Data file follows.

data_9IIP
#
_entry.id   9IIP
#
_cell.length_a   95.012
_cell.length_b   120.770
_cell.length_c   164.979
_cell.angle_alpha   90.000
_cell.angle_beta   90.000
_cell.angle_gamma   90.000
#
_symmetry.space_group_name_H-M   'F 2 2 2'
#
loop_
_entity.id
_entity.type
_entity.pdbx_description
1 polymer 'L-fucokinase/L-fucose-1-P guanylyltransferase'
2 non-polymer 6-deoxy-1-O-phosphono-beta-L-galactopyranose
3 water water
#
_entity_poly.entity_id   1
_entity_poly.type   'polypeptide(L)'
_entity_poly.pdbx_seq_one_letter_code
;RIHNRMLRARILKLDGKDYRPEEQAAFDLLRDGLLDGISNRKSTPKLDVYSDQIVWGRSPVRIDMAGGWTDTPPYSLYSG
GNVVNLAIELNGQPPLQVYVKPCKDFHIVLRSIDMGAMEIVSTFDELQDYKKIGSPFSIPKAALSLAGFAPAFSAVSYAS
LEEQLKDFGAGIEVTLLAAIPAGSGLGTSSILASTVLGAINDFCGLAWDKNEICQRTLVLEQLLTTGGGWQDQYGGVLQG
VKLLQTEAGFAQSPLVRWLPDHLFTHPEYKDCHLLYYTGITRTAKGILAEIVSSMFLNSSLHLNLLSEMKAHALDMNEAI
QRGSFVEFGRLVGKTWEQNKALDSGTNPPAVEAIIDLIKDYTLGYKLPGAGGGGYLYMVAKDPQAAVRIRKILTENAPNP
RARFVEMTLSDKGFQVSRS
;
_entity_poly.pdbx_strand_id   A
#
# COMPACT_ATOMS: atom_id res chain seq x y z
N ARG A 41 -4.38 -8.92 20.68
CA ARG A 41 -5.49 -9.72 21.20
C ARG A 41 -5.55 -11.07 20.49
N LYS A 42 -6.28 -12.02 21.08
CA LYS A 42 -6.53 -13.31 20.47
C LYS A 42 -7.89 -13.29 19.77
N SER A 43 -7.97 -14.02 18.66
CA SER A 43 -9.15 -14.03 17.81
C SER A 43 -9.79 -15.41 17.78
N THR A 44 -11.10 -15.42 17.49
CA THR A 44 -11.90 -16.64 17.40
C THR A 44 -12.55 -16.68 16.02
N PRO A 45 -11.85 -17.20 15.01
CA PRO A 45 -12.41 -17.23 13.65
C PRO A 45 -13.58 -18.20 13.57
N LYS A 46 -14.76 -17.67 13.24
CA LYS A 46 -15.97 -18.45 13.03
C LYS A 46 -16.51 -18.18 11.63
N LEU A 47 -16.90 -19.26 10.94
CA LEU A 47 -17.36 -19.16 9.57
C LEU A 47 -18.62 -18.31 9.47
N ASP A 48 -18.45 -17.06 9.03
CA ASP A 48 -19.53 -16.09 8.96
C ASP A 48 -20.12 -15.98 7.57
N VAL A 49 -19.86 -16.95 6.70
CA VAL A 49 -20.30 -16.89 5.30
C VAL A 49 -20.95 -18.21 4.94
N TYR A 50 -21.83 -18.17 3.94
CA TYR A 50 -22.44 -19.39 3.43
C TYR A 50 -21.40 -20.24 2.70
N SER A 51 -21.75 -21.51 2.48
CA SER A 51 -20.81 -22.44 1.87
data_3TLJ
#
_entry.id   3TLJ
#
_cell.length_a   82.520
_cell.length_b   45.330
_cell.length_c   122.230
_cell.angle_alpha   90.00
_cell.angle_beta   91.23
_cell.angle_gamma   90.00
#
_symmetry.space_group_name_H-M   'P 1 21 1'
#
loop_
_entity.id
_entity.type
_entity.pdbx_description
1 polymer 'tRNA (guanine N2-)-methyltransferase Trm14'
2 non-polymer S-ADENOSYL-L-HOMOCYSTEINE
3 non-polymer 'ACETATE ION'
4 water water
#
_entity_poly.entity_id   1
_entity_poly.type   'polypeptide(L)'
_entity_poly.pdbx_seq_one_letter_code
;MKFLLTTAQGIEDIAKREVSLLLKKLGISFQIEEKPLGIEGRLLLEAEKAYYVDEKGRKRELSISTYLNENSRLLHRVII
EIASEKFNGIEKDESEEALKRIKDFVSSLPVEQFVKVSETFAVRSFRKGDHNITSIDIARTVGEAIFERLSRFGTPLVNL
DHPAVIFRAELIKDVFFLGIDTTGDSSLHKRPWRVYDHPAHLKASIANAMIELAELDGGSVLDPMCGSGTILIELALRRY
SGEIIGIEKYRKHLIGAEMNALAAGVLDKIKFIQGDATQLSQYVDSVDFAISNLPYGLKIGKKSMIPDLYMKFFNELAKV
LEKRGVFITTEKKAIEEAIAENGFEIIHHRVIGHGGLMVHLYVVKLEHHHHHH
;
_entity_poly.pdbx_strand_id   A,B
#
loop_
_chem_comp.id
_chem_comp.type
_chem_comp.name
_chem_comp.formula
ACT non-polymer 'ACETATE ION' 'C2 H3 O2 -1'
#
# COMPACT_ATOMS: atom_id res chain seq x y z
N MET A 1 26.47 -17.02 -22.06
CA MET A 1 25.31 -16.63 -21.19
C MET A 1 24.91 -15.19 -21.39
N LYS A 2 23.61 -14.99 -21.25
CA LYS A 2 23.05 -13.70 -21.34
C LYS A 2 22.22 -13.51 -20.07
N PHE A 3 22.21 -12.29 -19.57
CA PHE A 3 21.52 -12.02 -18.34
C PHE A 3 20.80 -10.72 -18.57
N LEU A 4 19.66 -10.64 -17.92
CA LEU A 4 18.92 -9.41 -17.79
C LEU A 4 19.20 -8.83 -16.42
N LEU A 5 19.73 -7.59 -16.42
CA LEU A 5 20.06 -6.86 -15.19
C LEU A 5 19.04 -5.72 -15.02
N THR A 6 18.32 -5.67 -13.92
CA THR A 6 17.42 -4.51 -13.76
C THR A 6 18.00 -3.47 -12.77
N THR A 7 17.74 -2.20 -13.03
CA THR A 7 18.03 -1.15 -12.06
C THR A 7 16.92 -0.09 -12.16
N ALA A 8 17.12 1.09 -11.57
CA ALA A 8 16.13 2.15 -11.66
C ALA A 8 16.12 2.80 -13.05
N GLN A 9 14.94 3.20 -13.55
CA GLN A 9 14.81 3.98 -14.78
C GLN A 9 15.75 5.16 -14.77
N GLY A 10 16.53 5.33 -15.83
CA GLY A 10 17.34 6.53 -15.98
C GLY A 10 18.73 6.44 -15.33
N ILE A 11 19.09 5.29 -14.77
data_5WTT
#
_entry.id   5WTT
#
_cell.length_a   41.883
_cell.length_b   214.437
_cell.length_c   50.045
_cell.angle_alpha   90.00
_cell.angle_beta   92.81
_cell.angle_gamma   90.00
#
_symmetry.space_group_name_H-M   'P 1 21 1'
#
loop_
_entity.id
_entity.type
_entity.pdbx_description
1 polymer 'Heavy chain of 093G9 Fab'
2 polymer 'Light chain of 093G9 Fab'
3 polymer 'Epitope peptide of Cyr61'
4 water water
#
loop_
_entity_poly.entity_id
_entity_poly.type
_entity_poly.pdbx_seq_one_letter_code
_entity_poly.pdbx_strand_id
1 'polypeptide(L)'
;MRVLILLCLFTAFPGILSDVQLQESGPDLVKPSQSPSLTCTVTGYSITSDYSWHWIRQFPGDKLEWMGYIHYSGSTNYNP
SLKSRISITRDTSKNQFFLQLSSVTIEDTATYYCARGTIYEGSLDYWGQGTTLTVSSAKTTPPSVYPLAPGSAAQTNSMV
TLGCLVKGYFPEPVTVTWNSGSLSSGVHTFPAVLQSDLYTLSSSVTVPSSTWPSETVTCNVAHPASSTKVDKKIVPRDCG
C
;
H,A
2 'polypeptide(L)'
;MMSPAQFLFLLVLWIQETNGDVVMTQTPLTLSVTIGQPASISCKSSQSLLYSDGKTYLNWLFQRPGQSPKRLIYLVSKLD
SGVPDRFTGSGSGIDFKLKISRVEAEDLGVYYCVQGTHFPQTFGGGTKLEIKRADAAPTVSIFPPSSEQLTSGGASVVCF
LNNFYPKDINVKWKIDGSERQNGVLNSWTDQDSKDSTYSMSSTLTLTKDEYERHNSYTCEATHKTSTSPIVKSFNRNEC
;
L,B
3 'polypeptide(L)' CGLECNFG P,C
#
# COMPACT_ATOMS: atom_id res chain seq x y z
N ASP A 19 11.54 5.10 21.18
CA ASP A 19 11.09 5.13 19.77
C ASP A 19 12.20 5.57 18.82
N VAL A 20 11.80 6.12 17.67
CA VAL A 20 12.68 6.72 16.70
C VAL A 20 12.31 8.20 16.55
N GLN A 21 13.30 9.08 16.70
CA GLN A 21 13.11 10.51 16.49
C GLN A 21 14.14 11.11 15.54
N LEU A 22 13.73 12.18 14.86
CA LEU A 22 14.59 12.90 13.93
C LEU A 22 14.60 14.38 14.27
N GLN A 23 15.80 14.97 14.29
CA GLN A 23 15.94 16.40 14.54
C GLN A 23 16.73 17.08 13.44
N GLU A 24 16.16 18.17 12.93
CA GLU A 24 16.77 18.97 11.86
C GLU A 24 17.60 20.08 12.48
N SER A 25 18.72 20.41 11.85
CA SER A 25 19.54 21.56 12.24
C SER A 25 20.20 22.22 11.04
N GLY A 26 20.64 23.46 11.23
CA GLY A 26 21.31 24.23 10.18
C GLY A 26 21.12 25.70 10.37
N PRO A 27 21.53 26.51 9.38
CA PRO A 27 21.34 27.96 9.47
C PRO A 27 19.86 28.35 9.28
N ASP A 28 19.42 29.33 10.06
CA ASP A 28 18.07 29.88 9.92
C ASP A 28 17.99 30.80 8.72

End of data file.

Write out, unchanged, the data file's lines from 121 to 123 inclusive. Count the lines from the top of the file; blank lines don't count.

CA LEU A 5 20.06 -6.86 -15.19
C LEU A 5 19.04 -5.72 -15.02
N THR A 6 18.32 -5.67 -13.92